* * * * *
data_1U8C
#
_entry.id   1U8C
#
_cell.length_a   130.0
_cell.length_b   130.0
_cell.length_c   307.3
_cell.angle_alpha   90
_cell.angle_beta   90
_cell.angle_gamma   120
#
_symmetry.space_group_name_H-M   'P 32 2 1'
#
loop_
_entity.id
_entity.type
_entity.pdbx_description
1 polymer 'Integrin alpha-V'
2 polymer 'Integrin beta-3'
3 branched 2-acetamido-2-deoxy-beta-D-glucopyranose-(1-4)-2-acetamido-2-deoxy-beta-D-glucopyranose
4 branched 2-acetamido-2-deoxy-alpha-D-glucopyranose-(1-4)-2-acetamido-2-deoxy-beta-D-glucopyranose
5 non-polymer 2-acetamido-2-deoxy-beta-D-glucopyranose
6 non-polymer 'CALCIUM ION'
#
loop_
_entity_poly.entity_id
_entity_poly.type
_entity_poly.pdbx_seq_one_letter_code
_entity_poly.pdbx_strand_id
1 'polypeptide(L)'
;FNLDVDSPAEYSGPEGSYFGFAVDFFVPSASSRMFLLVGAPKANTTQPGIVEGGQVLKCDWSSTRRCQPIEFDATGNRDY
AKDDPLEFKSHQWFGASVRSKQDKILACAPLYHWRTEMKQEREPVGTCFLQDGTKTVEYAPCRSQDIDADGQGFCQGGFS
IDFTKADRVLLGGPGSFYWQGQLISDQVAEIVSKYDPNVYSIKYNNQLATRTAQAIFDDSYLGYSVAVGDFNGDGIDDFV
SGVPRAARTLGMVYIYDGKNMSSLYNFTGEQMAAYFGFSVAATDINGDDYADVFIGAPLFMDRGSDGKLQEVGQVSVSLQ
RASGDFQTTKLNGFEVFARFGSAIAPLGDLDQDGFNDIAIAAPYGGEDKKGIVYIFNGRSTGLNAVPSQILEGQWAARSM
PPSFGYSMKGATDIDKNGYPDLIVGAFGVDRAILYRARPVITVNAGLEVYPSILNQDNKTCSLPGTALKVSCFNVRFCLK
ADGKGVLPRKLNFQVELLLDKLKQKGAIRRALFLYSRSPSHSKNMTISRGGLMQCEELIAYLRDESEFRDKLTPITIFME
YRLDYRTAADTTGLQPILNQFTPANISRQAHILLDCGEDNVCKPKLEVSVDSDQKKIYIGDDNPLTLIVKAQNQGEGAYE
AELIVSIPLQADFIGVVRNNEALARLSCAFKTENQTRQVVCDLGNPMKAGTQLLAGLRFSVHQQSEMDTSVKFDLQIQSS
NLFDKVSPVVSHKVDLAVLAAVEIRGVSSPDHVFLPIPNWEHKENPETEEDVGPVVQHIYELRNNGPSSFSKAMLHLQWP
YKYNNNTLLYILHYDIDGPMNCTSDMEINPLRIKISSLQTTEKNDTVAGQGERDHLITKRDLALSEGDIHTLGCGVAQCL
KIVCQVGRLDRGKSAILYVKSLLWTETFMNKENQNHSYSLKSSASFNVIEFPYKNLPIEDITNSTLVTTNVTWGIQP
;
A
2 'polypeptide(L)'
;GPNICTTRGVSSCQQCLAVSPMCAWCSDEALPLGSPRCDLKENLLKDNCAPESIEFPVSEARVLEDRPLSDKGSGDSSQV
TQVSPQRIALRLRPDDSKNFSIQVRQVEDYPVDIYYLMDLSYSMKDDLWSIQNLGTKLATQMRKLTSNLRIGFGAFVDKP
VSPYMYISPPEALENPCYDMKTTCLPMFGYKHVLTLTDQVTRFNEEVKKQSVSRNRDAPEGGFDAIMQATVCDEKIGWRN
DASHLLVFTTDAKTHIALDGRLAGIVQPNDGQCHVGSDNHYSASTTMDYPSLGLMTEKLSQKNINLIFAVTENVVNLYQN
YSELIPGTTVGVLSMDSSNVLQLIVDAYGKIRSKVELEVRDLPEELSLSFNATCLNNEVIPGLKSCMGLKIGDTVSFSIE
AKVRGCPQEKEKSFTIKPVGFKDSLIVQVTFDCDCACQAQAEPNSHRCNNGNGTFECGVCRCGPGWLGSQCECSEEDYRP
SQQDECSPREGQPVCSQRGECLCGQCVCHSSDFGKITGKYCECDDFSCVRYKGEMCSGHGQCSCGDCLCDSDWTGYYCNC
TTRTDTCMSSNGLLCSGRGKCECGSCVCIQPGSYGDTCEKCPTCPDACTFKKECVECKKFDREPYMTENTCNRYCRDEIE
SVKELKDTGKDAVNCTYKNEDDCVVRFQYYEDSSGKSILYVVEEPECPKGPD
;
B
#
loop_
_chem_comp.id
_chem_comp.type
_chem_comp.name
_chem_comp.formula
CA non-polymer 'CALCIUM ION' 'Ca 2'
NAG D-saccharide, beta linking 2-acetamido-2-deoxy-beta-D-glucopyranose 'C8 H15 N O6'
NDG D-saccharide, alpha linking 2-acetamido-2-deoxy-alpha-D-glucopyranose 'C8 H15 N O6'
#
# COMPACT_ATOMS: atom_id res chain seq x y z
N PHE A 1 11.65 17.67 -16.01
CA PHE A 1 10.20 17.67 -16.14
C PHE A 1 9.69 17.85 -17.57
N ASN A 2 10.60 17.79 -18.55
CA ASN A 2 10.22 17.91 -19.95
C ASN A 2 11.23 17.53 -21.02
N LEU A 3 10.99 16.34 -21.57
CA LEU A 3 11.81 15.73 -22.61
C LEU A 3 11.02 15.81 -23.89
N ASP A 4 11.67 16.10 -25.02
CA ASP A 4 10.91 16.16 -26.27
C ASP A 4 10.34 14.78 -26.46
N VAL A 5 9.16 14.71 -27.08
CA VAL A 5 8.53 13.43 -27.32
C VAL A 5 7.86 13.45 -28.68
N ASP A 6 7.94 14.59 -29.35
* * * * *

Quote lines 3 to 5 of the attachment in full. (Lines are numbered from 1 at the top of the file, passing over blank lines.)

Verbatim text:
_entry.id   1U8C
#
_cell.length_a   130.0